10th Street Graffiti
10th Street Scribbler
Scribbler Strikes Again

Tuesday, September 21, 2010

*Everyday Chatter

Obit: "Jill Johnston, a longtime cultural critic for The Village Voice whose daring, experimental prose style mirrored the avant-garde art she covered and whose book “Lesbian Nation: The Feminist Solution”spearheaded the lesbian separatist movement of the early 1970s." [NYT]

You've got two chances to see The Vanishing City this week--at the Harlem Film Festival 9/23 and then at Willifest 9/25. More info about the film here.

Japan bans Paris Hilton. (Sort of.) What if New York banned Paris wannabes? [yahoo]

Bedbugs make the cover of The New Yorker--in art by Barry Blitt:

Filming now at Soy Cafe: a new "reality" TV show about dating from this lady. Overheard quote: "Okay, so I am going to do my very best to find you the perfect New York City romance, a guy who can sky-dive with you one day and make you breakfast in bed the next!"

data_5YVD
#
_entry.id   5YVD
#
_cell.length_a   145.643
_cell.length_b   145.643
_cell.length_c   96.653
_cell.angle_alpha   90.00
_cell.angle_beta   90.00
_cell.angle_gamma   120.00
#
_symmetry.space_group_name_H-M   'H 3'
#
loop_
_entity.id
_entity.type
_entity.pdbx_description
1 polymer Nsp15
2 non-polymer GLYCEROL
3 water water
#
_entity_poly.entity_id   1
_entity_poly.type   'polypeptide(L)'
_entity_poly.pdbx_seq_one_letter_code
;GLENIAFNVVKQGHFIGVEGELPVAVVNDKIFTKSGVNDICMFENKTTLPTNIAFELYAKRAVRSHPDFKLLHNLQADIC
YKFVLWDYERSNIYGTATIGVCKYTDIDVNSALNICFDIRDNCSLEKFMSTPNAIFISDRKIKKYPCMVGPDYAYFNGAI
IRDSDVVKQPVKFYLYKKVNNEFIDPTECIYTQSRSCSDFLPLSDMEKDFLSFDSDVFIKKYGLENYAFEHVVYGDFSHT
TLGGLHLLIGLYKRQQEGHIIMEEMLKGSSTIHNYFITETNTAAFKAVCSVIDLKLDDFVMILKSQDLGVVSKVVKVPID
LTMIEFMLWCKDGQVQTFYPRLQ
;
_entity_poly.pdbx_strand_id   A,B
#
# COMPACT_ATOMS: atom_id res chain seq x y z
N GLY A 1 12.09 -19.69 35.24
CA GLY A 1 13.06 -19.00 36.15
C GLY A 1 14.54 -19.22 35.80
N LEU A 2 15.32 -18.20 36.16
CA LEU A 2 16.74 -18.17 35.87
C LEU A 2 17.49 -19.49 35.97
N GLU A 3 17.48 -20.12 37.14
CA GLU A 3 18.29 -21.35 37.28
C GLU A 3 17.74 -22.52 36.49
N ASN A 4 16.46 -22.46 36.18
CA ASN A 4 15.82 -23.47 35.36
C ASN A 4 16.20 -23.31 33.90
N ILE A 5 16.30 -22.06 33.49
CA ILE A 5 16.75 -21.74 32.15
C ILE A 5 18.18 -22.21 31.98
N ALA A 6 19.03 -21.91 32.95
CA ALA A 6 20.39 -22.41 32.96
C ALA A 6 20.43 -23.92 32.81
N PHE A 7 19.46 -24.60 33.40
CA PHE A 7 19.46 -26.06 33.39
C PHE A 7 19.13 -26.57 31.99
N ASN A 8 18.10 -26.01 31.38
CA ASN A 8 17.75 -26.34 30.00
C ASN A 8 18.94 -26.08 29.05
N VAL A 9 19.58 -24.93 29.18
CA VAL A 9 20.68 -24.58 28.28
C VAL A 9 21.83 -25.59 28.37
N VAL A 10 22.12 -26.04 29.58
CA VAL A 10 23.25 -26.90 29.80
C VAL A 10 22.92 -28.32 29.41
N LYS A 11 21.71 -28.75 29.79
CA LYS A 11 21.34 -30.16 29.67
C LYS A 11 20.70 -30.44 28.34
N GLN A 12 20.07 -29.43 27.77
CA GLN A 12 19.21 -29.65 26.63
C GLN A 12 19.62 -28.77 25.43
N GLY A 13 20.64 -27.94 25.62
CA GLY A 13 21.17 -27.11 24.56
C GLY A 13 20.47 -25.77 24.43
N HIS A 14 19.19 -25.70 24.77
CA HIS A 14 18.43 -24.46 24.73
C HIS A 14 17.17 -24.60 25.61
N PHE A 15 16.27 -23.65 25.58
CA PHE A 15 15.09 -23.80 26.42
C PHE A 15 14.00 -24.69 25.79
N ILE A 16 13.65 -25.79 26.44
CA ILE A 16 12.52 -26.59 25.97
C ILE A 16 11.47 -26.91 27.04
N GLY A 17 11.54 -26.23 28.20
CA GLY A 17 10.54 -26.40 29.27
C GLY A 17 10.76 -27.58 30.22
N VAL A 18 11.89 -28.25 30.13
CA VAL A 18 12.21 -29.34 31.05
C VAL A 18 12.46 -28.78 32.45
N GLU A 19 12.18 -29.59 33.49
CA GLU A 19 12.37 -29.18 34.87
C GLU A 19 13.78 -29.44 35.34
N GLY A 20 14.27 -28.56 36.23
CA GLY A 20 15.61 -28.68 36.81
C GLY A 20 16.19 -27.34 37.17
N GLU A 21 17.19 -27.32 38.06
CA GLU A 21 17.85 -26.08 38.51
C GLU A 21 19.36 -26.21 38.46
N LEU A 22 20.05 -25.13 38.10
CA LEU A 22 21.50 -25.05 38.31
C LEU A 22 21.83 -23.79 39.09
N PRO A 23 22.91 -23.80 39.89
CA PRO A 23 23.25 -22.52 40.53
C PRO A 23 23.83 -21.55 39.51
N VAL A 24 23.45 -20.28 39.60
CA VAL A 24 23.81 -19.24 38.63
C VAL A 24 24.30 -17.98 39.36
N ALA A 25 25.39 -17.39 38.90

For the first time, "a corporation has received permission to link its brand" to the I Heart NY symbol. [NYT]

Vomiting out the window at Motorino. [EVG]

People are shopping in their underpants. is that so they don't pick up bedbugs? [Racked]

10th and Greenwich

The city changes, and has often changed in mainly stable ways. Sometimes, a single address tells the story. When we look at the northeast corner of 10th Street and Greenwich Avenue, we can see over a century of simple shifts, ending with an explosion, not just of fire.

NYPL, 1933, the Cushman Bakery

A Cushman Bakery stood here once. It was the original bakery in a local chain started in 1854 by Mr. Horatio Benzil Cushman. He died in 1918, but this shop stayed awhile longer.

So was said, "there is not a customer who can move to any part of New York proper and not see a Cushman bakery wagon pass his door." About those wagons, a commenter at Serious Eats recalls "putting a card in the window on days when we could actually afford to buy dessert from Cushman's Bakery--which went door-to-door."